For the past two decades, Japan has a faced a rapidly declining fertility rate and an increase in female labor force participation. In an attempt to resolve this issue, Prime Minister Shinzo Abe implemented a reform policy known as “Abenomics”. This paper aims to examine the relationship between labor participation and fertility rates in Japan after the reform. Time-series analysis was run using data for the period 1985-2016 in Japan. Seven hypotheses were formulated in the theory chapter which are then analyzed using the regression results found in the empirical section. The two regression tests used were a system of simultaneous equations and an OLS estimator. Overall, the results indicate that there seems to be no conflict in the direction of fertility affecting labor participation after the implementation of support policies for working women. Evidence also suggests education negatively impacts fertility rates.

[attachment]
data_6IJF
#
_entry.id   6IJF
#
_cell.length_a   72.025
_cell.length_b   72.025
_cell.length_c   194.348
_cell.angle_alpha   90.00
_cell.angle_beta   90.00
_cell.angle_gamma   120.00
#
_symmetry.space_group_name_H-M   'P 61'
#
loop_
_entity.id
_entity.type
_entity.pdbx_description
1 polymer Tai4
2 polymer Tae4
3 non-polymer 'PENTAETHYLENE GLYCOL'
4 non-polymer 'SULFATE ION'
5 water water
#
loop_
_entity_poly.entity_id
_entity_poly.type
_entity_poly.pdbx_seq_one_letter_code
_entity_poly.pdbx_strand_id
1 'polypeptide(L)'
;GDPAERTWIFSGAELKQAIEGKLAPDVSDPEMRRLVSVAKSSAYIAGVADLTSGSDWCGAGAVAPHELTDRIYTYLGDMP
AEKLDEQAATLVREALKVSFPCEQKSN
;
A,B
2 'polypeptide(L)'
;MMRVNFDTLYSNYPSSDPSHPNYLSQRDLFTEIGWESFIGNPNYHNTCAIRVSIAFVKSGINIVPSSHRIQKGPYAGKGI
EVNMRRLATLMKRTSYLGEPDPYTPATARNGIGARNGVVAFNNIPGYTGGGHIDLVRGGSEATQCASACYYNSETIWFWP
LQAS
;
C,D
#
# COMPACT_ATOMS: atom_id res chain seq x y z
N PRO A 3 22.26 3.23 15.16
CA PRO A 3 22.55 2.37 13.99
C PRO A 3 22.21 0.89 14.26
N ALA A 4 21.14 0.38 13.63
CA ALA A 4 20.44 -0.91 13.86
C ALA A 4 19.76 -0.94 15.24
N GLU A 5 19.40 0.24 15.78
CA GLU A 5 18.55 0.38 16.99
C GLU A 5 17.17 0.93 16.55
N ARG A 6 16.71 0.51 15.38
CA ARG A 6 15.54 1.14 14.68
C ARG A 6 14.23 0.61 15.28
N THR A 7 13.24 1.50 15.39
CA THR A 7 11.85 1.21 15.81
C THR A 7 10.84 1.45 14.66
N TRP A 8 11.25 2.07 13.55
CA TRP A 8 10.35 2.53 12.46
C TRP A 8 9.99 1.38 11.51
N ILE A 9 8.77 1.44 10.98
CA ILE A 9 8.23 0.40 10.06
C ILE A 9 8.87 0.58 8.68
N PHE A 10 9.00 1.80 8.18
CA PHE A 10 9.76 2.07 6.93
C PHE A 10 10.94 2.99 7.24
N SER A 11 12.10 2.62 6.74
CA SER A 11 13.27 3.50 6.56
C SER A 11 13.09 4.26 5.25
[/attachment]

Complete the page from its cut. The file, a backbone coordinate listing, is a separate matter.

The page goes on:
Michael, Charalambos (Harry)


Business Economics

Publication Date


Degree Granted

Bachelor of Arts

Document Type

Senior Independent Study Thesis



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